OCANA     -     Camilo Pérez lost two brothers to Colombia’s long war. One was murdered by state-aligned militias, who falsely accused him of collaborating with leftwing guerrillas. The other was riddled with bullets outside his home; Camilo found the body, but never discovered who was responsible.

“The war hit us hard here, it killed our communities, extorted people and forced us from our homes,” said Pérez, who asked to use a pseudonym after receiving death threats. A 2016 deal with the Revolutionary Armed Forces of Colombia, Farc, was supposed to put an end to five decades of bitter conflict that killed at least 260,000 people and forced 7 million from their homes.

But with the ink long dry on the deal, many Colombians are discovering that little has changed.

In the vast and lawless Catatumbo region near the border with Venezuela, armed men and women still roam the villages, imposing nightly curfews, handing out threatening pamphlets and regularly exchanging gunfire. An increased military presence has only exacerbated the violence – and civilians are caught in the middle.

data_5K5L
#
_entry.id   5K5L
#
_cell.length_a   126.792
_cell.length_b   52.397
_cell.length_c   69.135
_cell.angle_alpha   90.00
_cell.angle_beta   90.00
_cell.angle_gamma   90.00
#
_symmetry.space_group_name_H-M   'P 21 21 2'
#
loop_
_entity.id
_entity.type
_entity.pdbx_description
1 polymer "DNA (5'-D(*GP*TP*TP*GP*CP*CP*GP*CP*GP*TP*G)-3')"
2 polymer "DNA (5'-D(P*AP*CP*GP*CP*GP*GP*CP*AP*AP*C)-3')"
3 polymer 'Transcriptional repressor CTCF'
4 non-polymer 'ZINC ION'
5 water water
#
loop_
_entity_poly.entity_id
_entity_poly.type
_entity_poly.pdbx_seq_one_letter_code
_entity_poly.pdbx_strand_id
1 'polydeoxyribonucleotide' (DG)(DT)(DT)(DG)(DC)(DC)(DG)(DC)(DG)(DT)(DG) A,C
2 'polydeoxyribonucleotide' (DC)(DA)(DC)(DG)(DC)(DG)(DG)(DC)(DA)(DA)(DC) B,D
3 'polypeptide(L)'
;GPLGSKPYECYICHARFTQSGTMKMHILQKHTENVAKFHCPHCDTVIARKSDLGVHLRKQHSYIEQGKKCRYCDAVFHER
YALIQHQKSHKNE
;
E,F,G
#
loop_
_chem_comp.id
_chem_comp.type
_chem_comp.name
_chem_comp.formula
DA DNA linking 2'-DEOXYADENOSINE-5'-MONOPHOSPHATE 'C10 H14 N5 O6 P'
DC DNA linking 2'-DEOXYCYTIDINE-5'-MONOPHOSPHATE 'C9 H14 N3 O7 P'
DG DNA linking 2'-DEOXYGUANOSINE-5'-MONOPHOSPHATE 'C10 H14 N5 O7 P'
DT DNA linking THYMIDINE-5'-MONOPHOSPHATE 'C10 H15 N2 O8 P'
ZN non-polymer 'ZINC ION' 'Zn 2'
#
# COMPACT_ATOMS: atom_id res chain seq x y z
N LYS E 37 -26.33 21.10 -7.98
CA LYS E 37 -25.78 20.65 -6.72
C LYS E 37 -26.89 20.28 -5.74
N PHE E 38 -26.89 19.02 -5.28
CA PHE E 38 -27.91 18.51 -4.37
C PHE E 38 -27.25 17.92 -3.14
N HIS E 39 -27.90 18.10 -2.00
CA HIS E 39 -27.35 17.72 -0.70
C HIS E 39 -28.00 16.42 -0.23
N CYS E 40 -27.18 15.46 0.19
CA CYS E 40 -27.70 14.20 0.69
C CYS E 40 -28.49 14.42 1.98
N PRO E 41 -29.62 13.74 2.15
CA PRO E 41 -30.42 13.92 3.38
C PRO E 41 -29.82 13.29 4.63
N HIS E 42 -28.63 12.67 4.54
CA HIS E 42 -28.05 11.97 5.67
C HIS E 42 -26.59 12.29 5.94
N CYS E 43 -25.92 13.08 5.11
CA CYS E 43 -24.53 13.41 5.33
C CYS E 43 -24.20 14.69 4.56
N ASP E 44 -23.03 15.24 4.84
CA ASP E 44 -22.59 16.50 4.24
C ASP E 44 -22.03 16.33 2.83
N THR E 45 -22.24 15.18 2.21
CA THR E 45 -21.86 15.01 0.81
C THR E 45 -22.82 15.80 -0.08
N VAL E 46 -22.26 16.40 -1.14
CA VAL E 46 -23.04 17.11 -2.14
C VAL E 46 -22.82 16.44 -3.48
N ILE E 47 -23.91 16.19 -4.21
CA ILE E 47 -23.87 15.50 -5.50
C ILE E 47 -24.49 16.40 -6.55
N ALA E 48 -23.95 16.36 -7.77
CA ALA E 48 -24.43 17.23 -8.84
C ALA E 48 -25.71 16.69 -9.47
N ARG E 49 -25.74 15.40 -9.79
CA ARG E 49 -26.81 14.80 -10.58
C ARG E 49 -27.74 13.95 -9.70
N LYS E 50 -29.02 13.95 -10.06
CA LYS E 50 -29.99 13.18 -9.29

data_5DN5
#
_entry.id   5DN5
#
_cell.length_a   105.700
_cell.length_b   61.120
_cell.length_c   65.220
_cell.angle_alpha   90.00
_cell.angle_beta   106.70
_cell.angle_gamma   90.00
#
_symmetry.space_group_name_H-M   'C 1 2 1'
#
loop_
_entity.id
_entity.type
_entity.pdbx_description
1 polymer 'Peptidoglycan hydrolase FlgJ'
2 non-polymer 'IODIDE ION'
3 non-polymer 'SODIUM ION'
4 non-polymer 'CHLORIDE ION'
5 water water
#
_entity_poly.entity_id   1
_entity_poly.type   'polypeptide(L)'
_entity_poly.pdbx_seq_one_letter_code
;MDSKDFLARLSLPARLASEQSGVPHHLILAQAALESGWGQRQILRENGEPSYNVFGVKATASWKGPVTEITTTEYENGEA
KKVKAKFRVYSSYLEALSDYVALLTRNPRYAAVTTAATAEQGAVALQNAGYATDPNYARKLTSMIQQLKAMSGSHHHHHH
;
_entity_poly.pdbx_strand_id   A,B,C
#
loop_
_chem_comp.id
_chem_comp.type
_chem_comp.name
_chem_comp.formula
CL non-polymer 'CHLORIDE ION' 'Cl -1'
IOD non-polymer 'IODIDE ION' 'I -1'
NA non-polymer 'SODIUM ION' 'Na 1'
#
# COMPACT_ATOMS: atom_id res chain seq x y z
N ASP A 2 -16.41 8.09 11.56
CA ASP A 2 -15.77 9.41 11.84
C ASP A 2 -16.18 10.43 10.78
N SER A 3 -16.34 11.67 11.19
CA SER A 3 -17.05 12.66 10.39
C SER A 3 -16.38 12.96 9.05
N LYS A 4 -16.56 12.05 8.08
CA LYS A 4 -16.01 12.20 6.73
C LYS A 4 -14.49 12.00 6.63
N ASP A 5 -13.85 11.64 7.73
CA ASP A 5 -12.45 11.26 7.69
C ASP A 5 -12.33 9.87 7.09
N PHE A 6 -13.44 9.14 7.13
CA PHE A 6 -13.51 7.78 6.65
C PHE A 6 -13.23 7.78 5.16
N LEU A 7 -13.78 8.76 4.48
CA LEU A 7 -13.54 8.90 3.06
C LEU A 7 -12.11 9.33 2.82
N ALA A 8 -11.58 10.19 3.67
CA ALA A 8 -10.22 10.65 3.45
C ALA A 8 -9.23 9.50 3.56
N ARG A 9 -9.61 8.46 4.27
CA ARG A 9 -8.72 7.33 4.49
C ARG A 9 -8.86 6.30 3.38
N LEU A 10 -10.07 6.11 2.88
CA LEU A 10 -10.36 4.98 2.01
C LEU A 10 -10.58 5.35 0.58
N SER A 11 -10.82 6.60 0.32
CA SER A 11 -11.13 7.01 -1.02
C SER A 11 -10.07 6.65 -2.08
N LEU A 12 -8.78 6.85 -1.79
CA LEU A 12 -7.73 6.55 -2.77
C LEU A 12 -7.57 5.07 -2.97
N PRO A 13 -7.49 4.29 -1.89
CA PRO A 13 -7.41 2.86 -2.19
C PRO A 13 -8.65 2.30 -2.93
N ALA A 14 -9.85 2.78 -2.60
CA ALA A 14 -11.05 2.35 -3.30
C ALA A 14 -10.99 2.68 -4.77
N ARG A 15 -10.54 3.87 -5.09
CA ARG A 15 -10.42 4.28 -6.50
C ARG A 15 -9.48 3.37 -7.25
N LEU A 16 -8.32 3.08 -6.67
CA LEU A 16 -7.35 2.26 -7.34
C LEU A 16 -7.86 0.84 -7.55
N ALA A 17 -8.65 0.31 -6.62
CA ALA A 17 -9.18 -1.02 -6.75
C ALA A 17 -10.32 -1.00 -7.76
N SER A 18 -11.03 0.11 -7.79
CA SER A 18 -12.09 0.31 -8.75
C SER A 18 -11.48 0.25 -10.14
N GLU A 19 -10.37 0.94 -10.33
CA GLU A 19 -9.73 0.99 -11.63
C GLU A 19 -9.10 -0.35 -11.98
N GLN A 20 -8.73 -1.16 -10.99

“We all hoped that things would get better and it hurts to say it, but now things are worse,” said Pérez. “The winds have blown from peace to war.”

Catatumbo takes its name from the indigenous Barí word for lightning, owing to the spectacular thunderstorms that form above Lake Maracaibo across the frontier. It seems particularly fitting nowadays, as those nightly displays are matched by squalls of violence on the ground.

About a third of Farc combatants are believed to have taken up arms again: some claim that the government has not held up its end of the bargain; others simply recognize that there is more money to be made in drug trafficking, extortion and illegal mining.

After the peace deal, another rebel group, the National Liberation Army (or ELN), stepped into the power vacuum left by the Farc, and is now taking advantage of turmoil in Venezuela to expand as far as Guyana. Venezuela’s embattled president, Nicolás Maduro, sees the ELN as kindred ideological spirits and turns a blind eye to criminal activities in the countryside.

Yet another faction – the Popular Liberation Army (or EPL) – has long held out in Catatumbo and is now in open warfare with the ELN and Farc dissidents.

Pérez has come to Ocaña, the chaotic city at Catatumbo’s western frontier, to update humanitarian organisations on the situation back home in the village of Otaré. To do so by telephone would put his life at more risk – you never know who may be listening in.